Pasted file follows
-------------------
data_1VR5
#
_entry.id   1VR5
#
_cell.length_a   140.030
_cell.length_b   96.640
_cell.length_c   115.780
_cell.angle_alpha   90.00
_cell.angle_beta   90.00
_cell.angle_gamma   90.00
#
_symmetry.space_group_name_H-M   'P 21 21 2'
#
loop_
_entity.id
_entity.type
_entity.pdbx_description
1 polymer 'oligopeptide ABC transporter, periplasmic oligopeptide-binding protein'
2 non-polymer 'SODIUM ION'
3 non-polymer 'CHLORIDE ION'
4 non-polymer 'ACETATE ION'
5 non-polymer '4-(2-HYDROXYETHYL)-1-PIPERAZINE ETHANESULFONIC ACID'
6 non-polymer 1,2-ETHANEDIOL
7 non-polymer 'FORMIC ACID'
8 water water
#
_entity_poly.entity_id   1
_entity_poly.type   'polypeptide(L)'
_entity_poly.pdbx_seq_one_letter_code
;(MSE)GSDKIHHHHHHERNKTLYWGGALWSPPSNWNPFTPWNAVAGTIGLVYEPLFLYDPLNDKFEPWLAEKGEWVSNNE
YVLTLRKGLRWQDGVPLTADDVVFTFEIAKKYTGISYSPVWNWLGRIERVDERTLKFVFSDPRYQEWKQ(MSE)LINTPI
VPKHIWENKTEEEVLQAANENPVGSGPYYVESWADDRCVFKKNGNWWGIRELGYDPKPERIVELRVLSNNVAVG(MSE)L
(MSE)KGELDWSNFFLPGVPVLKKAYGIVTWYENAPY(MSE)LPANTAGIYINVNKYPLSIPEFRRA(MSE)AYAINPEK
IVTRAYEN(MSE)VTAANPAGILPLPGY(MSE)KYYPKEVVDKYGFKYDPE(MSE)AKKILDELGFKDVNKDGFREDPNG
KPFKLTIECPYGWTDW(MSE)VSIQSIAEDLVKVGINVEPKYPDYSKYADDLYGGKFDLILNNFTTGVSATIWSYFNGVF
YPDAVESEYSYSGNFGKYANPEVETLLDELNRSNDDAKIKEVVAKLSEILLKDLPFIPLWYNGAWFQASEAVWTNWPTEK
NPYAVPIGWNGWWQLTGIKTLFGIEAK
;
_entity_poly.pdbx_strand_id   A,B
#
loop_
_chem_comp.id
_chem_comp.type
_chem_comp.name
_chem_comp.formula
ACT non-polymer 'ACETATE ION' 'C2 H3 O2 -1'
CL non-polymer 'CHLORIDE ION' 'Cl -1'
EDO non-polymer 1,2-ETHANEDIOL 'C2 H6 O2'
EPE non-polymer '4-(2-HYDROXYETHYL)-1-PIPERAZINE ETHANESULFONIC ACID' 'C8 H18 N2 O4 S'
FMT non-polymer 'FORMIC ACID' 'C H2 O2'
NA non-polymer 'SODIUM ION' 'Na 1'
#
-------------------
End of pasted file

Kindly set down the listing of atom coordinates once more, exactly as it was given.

data_1VR5
#
_entry.id   1VR5
#
_cell.length_a   140.030
_cell.length_b   96.640
_cell.length_c   115.780
_cell.angle_alpha   90.00
_cell.angle_beta   90.00
_cell.angle_gamma   90.00
#
_symmetry.space_group_name_H-M   'P 21 21 2'
#
loop_
_entity.id
_entity.type
_entity.pdbx_description
1 polymer 'oligopeptide ABC transporter, periplasmic oligopeptide-binding protein'
2 non-polymer 'SODIUM ION'
3 non-polymer 'CHLORIDE ION'
4 non-polymer 'ACETATE ION'
5 non-polymer '4-(2-HYDROXYETHYL)-1-PIPERAZINE ETHANESULFONIC ACID'
6 non-polymer 1,2-ETHANEDIOL
7 non-polymer 'FORMIC ACID'
8 water water
#
_entity_poly.entity_id   1
_entity_poly.type   'polypeptide(L)'
_entity_poly.pdbx_seq_one_letter_code
;(MSE)GSDKIHHHHHHERNKTLYWGGALWSPPSNWNPFTPWNAVAGTIGLVYEPLFLYDPLNDKFEPWLAEKGEWVSNNE
YVLTLRKGLRWQDGVPLTADDVVFTFEIAKKYTGISYSPVWNWLGRIERVDERTLKFVFSDPRYQEWKQ(MSE)LINTPI
VPKHIWENKTEEEVLQAANENPVGSGPYYVESWADDRCVFKKNGNWWGIRELGYDPKPERIVELRVLSNNVAVG(MSE)L
(MSE)KGELDWSNFFLPGVPVLKKAYGIVTWYENAPY(MSE)LPANTAGIYINVNKYPLSIPEFRRA(MSE)AYAINPEK
IVTRAYEN(MSE)VTAANPAGILPLPGY(MSE)KYYPKEVVDKYGFKYDPE(MSE)AKKILDELGFKDVNKDGFREDPNG
KPFKLTIECPYGWTDW(MSE)VSIQSIAEDLVKVGINVEPKYPDYSKYADDLYGGKFDLILNNFTTGVSATIWSYFNGVF
YPDAVESEYSYSGNFGKYANPEVETLLDELNRSNDDAKIKEVVAKLSEILLKDLPFIPLWYNGAWFQASEAVWTNWPTEK
NPYAVPIGWNGWWQLTGIKTLFGIEAK
;
_entity_poly.pdbx_strand_id   A,B
#
loop_
_chem_comp.id
_chem_comp.type
_chem_comp.name
_chem_comp.formula
ACT non-polymer 'ACETATE ION' 'C2 H3 O2 -1'
CL non-polymer 'CHLORIDE ION' 'Cl -1'
EDO non-polymer 1,2-ETHANEDIOL 'C2 H6 O2'
EPE non-polymer '4-(2-HYDROXYETHYL)-1-PIPERAZINE ETHANESULFONIC ACID' 'C8 H18 N2 O4 S'
FMT non-polymer 'FORMIC ACID' 'C H2 O2'
NA non-polymer 'SODIUM ION' 'Na 1'
#